India

Lokpal bill: Indian lower house passes anti-corruption bill

India's anti-corruption activist Anna Hazare gestures as he speaks during his daylong hunger strike at Jantar Mantar in New Delhi, India, Sunday, March 25, 2012
Image caption Anna Hazare has been campaigning for the anti-corruption bill

The lower house of India's parliament has approved a new anti-corruption bill under which an independent ombudsman will have powers to prosecute politicians and civil servants.

On Tuesday, the upper house passed the so-called Lokpal bill, a main demand of campaigners led by Anna Hazare.

The bill will have to be signed by the president to become law but that is a mere formality, correspondents say.

Mr Hazare ended his nine-day hunger strike after the bill was approved.

The bill was first introduced in parliament in 2011 after a 12-day fast by Mr Hazare.

The lower house passed it but the upper house did not.

This time round, in a rare show of unity, the governing Congress party and the main opposition BJP supported the passage of the bill in both houses.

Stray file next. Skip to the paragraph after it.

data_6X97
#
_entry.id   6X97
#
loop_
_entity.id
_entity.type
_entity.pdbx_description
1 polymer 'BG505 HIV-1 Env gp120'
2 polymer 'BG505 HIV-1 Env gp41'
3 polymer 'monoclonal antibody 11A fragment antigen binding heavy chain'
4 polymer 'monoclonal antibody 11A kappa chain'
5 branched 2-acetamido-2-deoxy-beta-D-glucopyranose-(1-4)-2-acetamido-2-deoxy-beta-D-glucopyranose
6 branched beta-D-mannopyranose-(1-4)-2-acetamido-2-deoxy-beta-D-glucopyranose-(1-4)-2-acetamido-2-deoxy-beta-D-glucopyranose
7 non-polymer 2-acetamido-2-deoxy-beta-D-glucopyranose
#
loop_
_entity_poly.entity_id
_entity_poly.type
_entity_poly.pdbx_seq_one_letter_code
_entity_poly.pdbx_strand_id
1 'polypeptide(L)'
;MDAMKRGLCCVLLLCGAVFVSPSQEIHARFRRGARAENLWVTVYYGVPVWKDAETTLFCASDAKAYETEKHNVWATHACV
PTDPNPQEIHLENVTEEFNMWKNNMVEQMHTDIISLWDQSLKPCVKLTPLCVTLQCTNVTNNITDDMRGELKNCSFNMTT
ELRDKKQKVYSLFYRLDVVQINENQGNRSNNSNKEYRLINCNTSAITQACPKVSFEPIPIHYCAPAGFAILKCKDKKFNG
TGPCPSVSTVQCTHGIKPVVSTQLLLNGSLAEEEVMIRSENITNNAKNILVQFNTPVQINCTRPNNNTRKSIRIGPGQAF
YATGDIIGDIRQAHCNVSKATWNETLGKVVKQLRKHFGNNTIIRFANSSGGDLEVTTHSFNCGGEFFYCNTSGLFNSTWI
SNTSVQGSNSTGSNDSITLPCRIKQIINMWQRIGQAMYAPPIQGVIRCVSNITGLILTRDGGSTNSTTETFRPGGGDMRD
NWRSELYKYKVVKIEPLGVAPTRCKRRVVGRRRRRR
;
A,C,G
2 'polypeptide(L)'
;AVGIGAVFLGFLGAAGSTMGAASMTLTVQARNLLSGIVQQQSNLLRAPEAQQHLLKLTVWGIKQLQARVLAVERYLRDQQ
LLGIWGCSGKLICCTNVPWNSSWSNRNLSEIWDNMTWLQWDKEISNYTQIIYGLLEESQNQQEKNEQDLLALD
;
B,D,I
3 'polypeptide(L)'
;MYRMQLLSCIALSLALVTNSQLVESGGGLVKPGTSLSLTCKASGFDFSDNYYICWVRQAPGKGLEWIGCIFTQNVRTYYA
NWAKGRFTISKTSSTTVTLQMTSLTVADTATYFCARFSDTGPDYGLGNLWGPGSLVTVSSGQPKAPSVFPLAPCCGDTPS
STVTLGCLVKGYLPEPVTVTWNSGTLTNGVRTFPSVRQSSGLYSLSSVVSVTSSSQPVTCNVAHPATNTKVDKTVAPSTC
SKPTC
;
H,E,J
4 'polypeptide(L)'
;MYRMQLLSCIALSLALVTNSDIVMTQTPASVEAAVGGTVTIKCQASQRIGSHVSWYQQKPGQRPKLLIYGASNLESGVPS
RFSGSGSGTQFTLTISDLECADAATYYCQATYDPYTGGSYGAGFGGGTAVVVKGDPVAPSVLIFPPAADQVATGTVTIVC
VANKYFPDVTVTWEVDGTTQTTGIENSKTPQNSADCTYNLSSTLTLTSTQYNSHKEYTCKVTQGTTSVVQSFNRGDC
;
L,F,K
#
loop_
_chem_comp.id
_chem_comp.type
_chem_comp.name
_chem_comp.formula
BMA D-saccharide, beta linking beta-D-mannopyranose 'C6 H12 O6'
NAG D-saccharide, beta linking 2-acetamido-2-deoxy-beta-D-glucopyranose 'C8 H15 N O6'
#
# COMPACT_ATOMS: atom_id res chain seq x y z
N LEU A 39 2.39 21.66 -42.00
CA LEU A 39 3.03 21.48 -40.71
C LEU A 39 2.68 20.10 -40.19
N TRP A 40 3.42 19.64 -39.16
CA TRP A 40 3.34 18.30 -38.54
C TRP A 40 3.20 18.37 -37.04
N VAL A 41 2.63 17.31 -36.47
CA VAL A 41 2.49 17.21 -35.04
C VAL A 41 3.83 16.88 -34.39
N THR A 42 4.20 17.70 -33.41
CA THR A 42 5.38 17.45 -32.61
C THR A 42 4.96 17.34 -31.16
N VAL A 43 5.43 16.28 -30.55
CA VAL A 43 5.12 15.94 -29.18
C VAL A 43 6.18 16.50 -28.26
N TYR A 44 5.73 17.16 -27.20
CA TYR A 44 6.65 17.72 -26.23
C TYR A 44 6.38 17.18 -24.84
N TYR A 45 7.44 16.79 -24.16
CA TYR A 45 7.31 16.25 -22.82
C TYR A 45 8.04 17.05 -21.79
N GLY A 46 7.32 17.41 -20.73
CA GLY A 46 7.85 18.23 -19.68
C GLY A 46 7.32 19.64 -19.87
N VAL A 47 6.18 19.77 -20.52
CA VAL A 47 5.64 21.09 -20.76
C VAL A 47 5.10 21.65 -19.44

However, the regional Samajwadi Party, an ally of the Congress, which had said it would oppose the measure "tooth and nail" walked out in protest and did not participate in voting in either of the houses.

Because the upper chamber introduced amendments, the bill had to be approved once again by the lower house.

Renewed support for the bill in parliament comes ahead of general elections next year and after a strong showing in state elections in Delhi this month by a new anti-corruption party.

Its leader, Arvind Kejriwal, a former top aide of Mr Hazare in the anti-corruption campaign, has said the Lokpal bill in its current form is "weak".

A string of major corruption scandals has damaged the Congress-led government's reputation in recent years.

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